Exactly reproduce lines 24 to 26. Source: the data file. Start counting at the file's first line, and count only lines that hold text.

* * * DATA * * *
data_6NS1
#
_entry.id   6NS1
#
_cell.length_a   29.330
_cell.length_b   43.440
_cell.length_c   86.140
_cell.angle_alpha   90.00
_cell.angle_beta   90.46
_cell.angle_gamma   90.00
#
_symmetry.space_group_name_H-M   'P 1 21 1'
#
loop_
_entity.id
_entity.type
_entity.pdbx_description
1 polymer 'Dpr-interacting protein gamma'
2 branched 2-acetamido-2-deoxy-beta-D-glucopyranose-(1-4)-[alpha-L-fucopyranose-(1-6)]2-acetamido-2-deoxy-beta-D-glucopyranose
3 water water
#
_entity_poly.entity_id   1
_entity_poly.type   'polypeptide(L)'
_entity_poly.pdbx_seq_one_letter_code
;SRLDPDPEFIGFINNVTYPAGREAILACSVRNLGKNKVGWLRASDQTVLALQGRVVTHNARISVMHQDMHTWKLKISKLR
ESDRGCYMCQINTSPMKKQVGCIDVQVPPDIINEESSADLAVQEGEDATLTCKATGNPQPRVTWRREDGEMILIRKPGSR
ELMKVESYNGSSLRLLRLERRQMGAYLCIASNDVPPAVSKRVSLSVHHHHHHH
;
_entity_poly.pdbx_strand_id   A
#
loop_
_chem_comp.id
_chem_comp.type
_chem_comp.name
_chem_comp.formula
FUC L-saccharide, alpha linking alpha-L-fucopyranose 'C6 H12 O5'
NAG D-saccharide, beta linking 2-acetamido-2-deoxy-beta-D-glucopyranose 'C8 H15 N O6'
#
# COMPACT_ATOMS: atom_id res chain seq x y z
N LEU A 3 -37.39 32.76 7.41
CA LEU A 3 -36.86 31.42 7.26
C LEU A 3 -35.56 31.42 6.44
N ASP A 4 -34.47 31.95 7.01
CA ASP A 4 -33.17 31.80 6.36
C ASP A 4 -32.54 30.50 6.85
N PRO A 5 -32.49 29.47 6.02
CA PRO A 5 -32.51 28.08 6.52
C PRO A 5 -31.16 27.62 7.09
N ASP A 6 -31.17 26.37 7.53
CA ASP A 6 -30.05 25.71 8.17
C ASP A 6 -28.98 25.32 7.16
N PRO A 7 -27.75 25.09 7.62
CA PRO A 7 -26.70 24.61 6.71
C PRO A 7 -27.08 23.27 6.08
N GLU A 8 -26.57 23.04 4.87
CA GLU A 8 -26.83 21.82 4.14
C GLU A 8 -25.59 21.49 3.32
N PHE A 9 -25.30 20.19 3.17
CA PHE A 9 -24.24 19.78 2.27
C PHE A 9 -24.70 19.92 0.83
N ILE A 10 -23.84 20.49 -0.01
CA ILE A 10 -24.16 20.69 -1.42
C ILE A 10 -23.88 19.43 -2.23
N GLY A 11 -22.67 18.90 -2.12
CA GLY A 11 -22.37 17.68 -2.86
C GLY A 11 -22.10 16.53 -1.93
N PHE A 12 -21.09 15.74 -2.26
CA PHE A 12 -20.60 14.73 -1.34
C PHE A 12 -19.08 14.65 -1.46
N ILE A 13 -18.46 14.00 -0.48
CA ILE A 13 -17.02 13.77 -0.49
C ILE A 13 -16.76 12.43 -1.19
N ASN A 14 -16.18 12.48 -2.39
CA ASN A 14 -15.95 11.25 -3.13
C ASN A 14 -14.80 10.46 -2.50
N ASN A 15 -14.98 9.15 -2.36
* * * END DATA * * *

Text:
_entity_poly.pdbx_seq_one_letter_code
;SRLDPDPEFIGFINNVTYPAGREAILACSVRNLGKNKVGWLRASDQTVLALQGRVVTHNARISVMHQDMHTWKLKISKLR
ESDRGCYMCQINTSPMKKQVGCIDVQVPPDIINEESSADLAVQEGEDATLTCKATGNPQPRVTWRREDGEMILIRKPGSR